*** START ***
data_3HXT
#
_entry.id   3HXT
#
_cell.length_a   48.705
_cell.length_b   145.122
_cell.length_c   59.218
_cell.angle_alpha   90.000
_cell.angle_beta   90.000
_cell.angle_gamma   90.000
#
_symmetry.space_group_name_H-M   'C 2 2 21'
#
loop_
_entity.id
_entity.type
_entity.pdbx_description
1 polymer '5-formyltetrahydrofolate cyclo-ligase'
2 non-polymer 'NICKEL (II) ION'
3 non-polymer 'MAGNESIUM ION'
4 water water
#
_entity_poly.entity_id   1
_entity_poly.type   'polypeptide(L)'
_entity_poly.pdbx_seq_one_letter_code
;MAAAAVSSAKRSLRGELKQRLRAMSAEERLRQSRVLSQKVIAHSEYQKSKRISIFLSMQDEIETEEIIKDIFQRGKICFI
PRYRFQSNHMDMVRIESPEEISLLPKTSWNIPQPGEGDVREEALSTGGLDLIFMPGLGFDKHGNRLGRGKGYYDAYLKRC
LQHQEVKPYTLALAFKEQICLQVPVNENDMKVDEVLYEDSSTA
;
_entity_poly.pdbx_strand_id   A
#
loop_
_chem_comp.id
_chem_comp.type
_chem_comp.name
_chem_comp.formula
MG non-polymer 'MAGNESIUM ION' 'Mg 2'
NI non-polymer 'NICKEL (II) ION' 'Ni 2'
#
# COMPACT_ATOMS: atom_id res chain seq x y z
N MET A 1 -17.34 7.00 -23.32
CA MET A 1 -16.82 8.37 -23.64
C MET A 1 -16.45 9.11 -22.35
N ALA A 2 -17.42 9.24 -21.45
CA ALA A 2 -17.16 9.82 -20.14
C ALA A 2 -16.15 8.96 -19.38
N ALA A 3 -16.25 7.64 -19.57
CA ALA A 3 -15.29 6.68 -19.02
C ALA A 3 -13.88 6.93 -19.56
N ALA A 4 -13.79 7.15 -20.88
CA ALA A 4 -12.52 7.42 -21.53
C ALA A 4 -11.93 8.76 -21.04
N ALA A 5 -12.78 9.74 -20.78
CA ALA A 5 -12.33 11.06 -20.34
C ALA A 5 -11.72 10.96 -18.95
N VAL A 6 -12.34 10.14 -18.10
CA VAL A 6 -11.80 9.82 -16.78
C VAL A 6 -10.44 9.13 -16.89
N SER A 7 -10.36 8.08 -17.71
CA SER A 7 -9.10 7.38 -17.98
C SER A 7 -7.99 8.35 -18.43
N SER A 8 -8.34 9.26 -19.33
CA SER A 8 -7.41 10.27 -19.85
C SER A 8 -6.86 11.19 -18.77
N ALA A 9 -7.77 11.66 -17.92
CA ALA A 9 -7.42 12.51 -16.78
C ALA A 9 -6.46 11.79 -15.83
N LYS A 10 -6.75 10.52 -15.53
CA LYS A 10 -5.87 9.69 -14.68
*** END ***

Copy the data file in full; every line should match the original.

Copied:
data_3HXT
#
_entry.id   3HXT
#
_cell.length_a   48.705
_cell.length_b   145.122
_cell.length_c   59.218
_cell.angle_alpha   90.000
_cell.angle_beta   90.000
_cell.angle_gamma   90.000
#
_symmetry.space_group_name_H-M   'C 2 2 21'
#
loop_
_entity.id
_entity.type
_entity.pdbx_description
1 polymer '5-formyltetrahydrofolate cyclo-ligase'
2 non-polymer 'NICKEL (II) ION'
3 non-polymer 'MAGNESIUM ION'
4 water water
#
_entity_poly.entity_id   1
_entity_poly.type   'polypeptide(L)'
_entity_poly.pdbx_seq_one_letter_code
;MAAAAVSSAKRSLRGELKQRLRAMSAEERLRQSRVLSQKVIAHSEYQKSKRISIFLSMQDEIETEEIIKDIFQRGKICFI
PRYRFQSNHMDMVRIESPEEISLLPKTSWNIPQPGEGDVREEALSTGGLDLIFMPGLGFDKHGNRLGRGKGYYDAYLKRC
LQHQEVKPYTLALAFKEQICLQVPVNENDMKVDEVLYEDSSTA
;
_entity_poly.pdbx_strand_id   A
#
loop_
_chem_comp.id
_chem_comp.type
_chem_comp.name
_chem_comp.formula
MG non-polymer 'MAGNESIUM ION' 'Mg 2'
NI non-polymer 'NICKEL (II) ION' 'Ni 2'
#
# COMPACT_ATOMS: atom_id res chain seq x y z
N MET A 1 -17.34 7.00 -23.32
CA MET A 1 -16.82 8.37 -23.64
C MET A 1 -16.45 9.11 -22.35
N ALA A 2 -17.42 9.24 -21.45
CA ALA A 2 -17.16 9.82 -20.14
C ALA A 2 -16.15 8.96 -19.38
N ALA A 3 -16.25 7.64 -19.57
CA ALA A 3 -15.29 6.68 -19.02
C ALA A 3 -13.88 6.93 -19.56
N ALA A 4 -13.79 7.15 -20.88
CA ALA A 4 -12.52 7.42 -21.53
C ALA A 4 -11.93 8.76 -21.04
N ALA A 5 -12.78 9.74 -20.78
CA ALA A 5 -12.33 11.06 -20.34
C ALA A 5 -11.72 10.96 -18.95
N VAL A 6 -12.34 10.14 -18.10
CA VAL A 6 -11.80 9.82 -16.78
C VAL A 6 -10.44 9.13 -16.89
N SER A 7 -10.36 8.08 -17.71
CA SER A 7 -9.10 7.38 -17.98
C SER A 7 -7.99 8.35 -18.43
N SER A 8 -8.34 9.26 -19.33
CA SER A 8 -7.41 10.27 -19.85
C SER A 8 -6.86 11.19 -18.77
N ALA A 9 -7.77 11.66 -17.92
CA ALA A 9 -7.42 12.51 -16.78
C ALA A 9 -6.46 11.79 -15.83
N LYS A 10 -6.75 10.52 -15.53
CA LYS A 10 -5.87 9.69 -14.68